Figure 4: Spain's borrowing cost is rising!

Spain's borrowing cost is rising!

Source: www.tradingeconomics.com

Given the rampant fear in the financial markets, we believe a meaningful policy response is around the corner. If our assessment is correct, then after some additional volatility in markets, risky assets should stabilise and stage a multi-month rally. However, until a concrete bailout is announced, investors should brace themselves for additional weakness.

For our part, we are watching the situation closely and if our trend following system flashes a 'sell', we will liquidate our holdings and defend capital. Under this scenario, once a policy response is unleashed, we will re-invest the capital in our preferred holdings. Conversely, if the markets stabilise around these levels and resume their uptrend, we will stay invested in our preferred holdings.

In terms of asset-classes, we are of the view that over the following decade, US stocks will outperform commodities as well most developing markets. Now, we are aware that this prognosis is contrary to the consensus view. However, after 12 years of sideways range trading and today's compressed valuations, we believe that Wall Street's next secular bull market could commence within 2-3 years.

Figure 5 shows that secular bull markets for commodities (left panel) align with secular bear markets for large cap US stocks (right panel), and vice versa. Furthermore, strength in US stocks corresponds to flat commodities and a strong US Dollar. It is notable that over the past 12 years, commodities outperformed US stocks by a wide margin. However, this trend may have already reversed and if so, large cap US stocks will probably outperform commodities going forward.

Figure 5: Wall Street - waiting for the next secular bull market?

Wall Street - waiting for the next secular bull market?

Source: Barry Bannister, Stifel Nicolaus

From a fundamental perspective, there can be no doubt that Europe's economy is struggling and China's growth is moderating. Thus, in this low growth environment, physical demand for commodities will remain muted and this lack of incremental usage should keep a lid on prices.

Bearing in mind these developments, for the first time in a decade, we have gained a large investment exposure to leading US stocks and eliminated our holdings in the commodities sector.

Puru Saxena publishes Money Matters, a monthly economic report, which highlights extraordinary investment opportunities in all major markets.  In addition to the monthly report, subscribers also receive “Weekly Updates” covering the recent market action. Money Matters is available by subscription from www.purusaxena.com

Puru Saxena
Website – www.purusaxena.com

Puru Saxena is the founder of Puru Saxena Wealth Management, his Hong Kong based firm which manages investment portfolios for individuals and corporate clients.  He is a highly showcased investment manager and a regular guest on CNN, BBC World, CNBC, Bloomberg, NDTV and various radio programs.

Copyright © 2005-2012 Puru Saxena Limited.  All rights reserved.


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Comments

Dr David Hill - World Innovation Foundation
10 Jun 12, 09:56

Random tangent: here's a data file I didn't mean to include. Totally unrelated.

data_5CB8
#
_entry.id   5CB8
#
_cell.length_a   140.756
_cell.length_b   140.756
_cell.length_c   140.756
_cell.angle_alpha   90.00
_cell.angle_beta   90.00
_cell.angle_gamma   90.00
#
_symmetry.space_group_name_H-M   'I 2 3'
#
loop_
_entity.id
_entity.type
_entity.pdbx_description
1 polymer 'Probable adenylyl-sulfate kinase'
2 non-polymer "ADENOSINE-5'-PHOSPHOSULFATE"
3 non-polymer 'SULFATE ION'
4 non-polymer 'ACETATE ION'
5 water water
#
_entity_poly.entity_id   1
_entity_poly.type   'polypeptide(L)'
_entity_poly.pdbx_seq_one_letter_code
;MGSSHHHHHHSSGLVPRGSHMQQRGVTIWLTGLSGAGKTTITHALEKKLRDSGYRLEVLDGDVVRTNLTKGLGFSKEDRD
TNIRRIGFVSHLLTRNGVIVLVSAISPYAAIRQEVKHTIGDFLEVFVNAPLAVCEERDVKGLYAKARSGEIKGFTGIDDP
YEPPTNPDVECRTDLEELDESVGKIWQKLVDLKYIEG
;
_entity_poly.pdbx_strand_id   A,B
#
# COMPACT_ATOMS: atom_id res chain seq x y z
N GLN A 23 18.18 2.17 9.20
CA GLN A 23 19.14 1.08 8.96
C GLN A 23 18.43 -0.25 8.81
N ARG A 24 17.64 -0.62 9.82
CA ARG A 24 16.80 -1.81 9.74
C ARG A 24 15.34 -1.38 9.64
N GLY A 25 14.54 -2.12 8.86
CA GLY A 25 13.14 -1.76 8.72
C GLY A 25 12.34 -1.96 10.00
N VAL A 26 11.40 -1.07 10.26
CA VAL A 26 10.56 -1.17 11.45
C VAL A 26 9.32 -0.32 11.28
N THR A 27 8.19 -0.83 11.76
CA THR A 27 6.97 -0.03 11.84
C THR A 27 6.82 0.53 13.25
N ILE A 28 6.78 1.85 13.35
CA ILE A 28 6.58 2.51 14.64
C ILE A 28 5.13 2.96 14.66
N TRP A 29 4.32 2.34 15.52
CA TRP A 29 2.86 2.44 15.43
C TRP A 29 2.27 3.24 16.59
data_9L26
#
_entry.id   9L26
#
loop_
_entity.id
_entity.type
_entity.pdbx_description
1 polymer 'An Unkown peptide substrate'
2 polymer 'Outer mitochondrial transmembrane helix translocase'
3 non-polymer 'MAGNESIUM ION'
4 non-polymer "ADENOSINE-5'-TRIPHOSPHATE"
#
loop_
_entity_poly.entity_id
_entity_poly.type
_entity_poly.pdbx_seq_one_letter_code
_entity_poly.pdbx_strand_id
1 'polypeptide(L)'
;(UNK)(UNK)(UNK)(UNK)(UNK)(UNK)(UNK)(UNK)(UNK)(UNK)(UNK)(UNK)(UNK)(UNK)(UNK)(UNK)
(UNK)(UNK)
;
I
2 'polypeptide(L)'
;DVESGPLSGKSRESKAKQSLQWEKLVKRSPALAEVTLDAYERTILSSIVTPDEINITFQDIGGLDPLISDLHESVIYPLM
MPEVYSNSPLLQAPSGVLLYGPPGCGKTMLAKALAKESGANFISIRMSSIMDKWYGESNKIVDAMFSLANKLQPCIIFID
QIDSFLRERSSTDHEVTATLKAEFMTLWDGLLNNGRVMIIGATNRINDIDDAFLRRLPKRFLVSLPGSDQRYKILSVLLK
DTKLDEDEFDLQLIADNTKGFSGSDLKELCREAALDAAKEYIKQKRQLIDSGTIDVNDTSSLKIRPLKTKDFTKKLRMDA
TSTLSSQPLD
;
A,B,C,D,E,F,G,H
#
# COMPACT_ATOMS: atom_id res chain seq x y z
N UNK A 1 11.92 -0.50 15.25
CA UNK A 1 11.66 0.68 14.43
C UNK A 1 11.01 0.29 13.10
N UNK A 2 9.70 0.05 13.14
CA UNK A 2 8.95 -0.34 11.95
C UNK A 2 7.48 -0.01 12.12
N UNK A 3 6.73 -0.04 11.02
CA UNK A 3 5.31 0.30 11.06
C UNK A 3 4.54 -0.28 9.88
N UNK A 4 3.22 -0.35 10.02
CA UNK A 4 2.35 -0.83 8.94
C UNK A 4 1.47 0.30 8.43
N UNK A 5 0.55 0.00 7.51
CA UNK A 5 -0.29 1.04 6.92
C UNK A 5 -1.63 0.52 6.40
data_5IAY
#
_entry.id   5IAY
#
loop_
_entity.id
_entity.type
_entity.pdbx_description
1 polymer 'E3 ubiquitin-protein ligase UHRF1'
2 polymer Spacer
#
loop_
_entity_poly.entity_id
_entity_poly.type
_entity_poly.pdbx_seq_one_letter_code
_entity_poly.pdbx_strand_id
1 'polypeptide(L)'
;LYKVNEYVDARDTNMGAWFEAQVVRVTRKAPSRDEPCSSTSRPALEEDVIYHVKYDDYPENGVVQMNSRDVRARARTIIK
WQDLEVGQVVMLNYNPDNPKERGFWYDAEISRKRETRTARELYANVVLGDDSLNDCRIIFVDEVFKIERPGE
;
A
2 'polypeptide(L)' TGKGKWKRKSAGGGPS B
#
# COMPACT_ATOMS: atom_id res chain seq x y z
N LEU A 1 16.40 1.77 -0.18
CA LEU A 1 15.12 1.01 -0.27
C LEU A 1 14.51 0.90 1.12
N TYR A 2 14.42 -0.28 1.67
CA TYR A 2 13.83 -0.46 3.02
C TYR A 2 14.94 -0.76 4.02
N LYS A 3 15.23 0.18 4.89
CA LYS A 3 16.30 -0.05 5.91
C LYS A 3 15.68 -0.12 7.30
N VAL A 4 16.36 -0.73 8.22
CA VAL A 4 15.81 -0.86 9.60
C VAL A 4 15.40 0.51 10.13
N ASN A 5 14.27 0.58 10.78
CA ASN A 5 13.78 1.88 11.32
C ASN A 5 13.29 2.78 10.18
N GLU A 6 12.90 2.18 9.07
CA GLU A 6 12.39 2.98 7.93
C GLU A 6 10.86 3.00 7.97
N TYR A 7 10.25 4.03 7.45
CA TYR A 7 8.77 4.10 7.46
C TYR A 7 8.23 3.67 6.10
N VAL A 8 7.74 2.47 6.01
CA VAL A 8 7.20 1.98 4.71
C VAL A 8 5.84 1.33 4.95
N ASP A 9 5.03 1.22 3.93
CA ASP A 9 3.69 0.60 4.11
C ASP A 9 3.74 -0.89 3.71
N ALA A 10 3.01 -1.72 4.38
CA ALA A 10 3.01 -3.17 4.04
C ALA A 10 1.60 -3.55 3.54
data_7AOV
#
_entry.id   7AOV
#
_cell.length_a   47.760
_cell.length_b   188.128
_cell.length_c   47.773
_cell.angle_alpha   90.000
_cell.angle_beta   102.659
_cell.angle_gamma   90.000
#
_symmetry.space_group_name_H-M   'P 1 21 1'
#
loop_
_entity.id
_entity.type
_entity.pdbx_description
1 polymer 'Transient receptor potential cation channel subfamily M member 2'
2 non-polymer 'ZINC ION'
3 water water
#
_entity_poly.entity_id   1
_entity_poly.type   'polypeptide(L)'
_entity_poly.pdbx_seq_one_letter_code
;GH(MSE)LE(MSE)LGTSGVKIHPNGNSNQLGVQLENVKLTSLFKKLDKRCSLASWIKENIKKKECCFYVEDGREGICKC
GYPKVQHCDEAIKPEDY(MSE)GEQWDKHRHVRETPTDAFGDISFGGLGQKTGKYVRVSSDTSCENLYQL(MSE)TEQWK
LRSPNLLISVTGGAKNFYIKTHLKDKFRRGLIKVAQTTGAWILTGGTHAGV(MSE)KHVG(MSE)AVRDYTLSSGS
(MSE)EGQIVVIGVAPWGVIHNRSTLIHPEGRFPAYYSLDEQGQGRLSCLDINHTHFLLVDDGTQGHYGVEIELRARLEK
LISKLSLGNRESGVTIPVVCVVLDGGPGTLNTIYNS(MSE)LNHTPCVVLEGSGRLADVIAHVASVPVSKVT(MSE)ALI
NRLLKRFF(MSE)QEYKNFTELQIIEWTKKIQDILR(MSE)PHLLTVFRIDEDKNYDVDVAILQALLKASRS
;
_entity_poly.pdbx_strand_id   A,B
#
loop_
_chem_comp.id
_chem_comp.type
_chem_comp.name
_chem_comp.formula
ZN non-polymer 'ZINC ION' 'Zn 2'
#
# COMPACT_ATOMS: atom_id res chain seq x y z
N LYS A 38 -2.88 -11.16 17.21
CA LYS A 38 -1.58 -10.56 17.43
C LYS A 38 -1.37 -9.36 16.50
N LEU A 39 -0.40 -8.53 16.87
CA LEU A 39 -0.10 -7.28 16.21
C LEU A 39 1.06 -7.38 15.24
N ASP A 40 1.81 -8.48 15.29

The EURO is a symptom of Political Naivety and bad judgement, just like energy security matters

What has the eventual collapse of the EURO have in common with our Energy Security through Wind Turbines? A great deal I consider.

I am constantly amazed at the negative intelligence and naivety of our politicians with regard to their decision making process and where these decisions have tremendous economic and social ramifications for the people of the EU and Britain. Only two are the ‘EURO’ and the UK’s supposingly electricity security through inefficient Wind Energy. For both will eventually fail us in very striking and chilling ways that will have had no former precedence. The reason, the debt burden in the EU is so large that we shall never have enough money to fully service it and if we could, it would take up to three to five decades to do so. During this long period the EU and Britain would be in a declining economic situation and where this huge debt will be holding it back and where average living standards would continue to decline. Wind power on the other hand will never supply safe and continuously flowing electricity to power the UK in any significant way – a very hit-and-miss power system to say the very least. In the UK the costs of installation and maintenance, just like the EURO in the EU, is placing huge long-term debts on its people and where the lights will in my opinion eventually go out. What our politicians should be doing, although there will be major socio-economic pain, is to dismantle the EURO as soon as possible. Better to get it over with quickly with something that will eventually fail at an enormous cost of trillions, than to have 30 years of decimating stagnation and decline. With regard to our energy security we have to start building nuclear facilities before the lights are physically turned off. Added to this, wave and sea power has to be given priority in research and development as this power is limitless and there to serve us 24/7. If politicians did these things the EU and the UK would have something to look forward to, but without the right long-term judgement, we face decades of hardship. These are political decisions and they have to be based upon reality as it really is. If not we shall certainly suffer greatly through our ill-thought out thinking.

Dr David Hill

Chief Executive

World Innovation Foundation